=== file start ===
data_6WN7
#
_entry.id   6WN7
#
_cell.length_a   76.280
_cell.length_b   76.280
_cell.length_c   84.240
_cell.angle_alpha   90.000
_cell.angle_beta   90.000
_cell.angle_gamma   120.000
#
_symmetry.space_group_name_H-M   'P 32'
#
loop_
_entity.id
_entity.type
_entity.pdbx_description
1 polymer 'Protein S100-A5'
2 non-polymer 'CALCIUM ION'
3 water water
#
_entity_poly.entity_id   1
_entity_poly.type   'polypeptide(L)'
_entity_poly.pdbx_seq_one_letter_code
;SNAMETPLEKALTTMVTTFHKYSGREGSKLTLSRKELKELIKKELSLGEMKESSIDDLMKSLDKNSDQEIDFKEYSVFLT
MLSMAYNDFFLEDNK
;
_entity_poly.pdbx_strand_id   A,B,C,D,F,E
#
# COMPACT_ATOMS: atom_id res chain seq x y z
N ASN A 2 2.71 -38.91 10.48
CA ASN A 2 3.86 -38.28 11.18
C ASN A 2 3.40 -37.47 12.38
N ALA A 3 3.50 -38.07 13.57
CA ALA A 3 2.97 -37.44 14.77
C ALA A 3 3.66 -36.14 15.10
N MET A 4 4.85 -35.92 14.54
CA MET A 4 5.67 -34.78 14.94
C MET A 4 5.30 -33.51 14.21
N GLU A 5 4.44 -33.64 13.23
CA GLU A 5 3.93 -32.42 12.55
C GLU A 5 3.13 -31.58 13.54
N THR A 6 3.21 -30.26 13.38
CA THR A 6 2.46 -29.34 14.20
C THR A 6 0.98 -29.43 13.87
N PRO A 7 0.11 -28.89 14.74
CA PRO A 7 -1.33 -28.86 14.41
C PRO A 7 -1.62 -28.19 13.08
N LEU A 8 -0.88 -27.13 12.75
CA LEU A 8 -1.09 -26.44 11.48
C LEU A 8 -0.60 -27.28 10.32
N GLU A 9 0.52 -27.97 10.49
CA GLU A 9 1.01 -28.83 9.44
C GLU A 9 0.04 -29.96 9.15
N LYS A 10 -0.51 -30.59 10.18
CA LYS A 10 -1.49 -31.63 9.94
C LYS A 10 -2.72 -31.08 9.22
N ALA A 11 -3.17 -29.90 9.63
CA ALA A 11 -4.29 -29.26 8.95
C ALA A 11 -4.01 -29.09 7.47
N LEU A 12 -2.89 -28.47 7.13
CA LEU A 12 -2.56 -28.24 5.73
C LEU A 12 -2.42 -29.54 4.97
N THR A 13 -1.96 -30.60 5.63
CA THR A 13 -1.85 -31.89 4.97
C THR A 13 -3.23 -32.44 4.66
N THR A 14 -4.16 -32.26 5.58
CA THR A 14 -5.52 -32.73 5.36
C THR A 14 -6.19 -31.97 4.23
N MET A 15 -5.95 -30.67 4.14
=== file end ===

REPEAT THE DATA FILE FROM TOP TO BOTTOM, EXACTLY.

data_6WN7
#
_entry.id   6WN7
#
_cell.length_a   76.280
_cell.length_b   76.280
_cell.length_c   84.240
_cell.angle_alpha   90.000
_cell.angle_beta   90.000
_cell.angle_gamma   120.000
#
_symmetry.space_group_name_H-M   'P 32'
#
loop_
_entity.id
_entity.type
_entity.pdbx_description
1 polymer 'Protein S100-A5'
2 non-polymer 'CALCIUM ION'
3 water water
#
_entity_poly.entity_id   1
_entity_poly.type   'polypeptide(L)'
_entity_poly.pdbx_seq_one_letter_code
;SNAMETPLEKALTTMVTTFHKYSGREGSKLTLSRKELKELIKKELSLGEMKESSIDDLMKSLDKNSDQEIDFKEYSVFLT
MLSMAYNDFFLEDNK
;
_entity_poly.pdbx_strand_id   A,B,C,D,F,E
#
# COMPACT_ATOMS: atom_id res chain seq x y z
N ASN A 2 2.71 -38.91 10.48
CA ASN A 2 3.86 -38.28 11.18
C ASN A 2 3.40 -37.47 12.38
N ALA A 3 3.50 -38.07 13.57
CA ALA A 3 2.97 -37.44 14.77
C ALA A 3 3.66 -36.14 15.10
N MET A 4 4.85 -35.92 14.54
CA MET A 4 5.67 -34.78 14.94
C MET A 4 5.30 -33.51 14.21
N GLU A 5 4.44 -33.64 13.23
CA GLU A 5 3.93 -32.42 12.55
C GLU A 5 3.13 -31.58 13.54
N THR A 6 3.21 -30.26 13.38
CA THR A 6 2.46 -29.34 14.20
C THR A 6 0.98 -29.43 13.87
N PRO A 7 0.11 -28.89 14.74
CA PRO A 7 -1.33 -28.86 14.41
C PRO A 7 -1.62 -28.19 13.08
N LEU A 8 -0.88 -27.13 12.75
CA LEU A 8 -1.09 -26.44 11.48
C LEU A 8 -0.60 -27.28 10.32
N GLU A 9 0.52 -27.97 10.49
CA GLU A 9 1.01 -28.83 9.44
C GLU A 9 0.04 -29.96 9.15
N LYS A 10 -0.51 -30.59 10.18
CA LYS A 10 -1.49 -31.63 9.94
C LYS A 10 -2.72 -31.08 9.22
N ALA A 11 -3.17 -29.90 9.63
CA ALA A 11 -4.29 -29.26 8.95
C ALA A 11 -4.01 -29.09 7.47
N LEU A 12 -2.89 -28.47 7.13
CA LEU A 12 -2.56 -28.24 5.73
C LEU A 12 -2.42 -29.54 4.97
N THR A 13 -1.96 -30.60 5.63
CA THR A 13 -1.85 -31.89 4.97
C THR A 13 -3.23 -32.44 4.66
N THR A 14 -4.16 -32.26 5.58
CA THR A 14 -5.52 -32.73 5.36
C THR A 14 -6.19 -31.97 4.23
N MET A 15 -5.95 -30.67 4.14